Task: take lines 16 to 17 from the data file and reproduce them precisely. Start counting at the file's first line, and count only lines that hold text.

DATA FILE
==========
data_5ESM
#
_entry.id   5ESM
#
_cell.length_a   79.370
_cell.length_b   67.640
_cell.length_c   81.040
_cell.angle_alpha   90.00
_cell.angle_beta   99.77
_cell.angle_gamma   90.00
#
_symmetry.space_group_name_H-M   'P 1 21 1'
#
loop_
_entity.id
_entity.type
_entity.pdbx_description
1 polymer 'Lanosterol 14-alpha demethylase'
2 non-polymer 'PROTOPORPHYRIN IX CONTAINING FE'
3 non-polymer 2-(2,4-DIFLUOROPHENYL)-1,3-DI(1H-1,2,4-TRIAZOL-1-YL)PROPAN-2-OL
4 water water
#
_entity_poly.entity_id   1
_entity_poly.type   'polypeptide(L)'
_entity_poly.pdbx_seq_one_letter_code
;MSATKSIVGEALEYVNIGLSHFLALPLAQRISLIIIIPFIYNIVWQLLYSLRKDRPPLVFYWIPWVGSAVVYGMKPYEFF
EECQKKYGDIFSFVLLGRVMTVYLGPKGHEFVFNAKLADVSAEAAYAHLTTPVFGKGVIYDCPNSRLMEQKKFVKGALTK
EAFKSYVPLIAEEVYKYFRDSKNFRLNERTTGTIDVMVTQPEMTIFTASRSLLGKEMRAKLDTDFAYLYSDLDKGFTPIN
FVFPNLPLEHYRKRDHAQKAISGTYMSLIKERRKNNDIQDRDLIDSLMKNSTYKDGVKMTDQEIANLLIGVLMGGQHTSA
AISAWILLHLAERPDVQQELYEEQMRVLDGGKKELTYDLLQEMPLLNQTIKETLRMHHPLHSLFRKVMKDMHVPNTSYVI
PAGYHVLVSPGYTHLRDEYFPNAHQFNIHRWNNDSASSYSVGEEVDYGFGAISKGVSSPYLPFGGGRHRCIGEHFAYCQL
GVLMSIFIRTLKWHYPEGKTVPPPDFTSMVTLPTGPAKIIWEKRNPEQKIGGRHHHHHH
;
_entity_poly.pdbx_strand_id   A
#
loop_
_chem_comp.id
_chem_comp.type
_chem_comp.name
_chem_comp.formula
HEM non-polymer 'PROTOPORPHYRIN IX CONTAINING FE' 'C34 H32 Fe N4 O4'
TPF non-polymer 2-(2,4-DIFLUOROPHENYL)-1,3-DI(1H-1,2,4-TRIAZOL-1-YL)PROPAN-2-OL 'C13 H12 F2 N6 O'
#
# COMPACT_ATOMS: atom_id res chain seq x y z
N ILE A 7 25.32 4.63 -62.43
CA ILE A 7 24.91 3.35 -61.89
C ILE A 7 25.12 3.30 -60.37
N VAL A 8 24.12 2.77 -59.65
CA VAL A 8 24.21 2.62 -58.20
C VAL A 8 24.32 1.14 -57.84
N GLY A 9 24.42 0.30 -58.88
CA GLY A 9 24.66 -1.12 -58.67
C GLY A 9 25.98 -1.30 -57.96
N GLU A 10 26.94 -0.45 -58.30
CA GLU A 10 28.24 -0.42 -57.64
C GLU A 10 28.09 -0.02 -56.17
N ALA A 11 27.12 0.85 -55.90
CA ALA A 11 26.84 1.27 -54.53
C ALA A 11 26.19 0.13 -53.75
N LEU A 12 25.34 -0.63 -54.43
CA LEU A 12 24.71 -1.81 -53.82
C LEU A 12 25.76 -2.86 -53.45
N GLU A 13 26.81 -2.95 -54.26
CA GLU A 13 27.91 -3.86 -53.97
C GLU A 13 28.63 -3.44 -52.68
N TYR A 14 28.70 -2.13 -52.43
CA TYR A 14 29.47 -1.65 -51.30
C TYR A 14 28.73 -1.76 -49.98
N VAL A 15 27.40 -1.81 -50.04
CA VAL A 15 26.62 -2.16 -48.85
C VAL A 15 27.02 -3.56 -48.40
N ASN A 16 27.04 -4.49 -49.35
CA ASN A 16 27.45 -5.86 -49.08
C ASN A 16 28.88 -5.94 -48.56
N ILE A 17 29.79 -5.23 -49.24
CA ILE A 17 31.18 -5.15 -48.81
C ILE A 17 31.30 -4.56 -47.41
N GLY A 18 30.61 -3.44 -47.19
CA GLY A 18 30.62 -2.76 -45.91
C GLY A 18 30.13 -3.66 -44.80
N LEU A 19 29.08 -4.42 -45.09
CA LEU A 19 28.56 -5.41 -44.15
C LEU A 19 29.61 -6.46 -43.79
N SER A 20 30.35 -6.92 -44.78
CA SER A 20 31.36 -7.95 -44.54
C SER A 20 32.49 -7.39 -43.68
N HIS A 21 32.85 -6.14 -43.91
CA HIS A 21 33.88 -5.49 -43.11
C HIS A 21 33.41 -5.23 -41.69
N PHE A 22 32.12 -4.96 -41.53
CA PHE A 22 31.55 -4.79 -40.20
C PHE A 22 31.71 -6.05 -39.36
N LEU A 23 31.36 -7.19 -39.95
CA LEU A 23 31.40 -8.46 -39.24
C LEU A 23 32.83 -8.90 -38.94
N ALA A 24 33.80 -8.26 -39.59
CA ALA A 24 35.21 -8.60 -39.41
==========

_entity.type
_entity.pdbx_description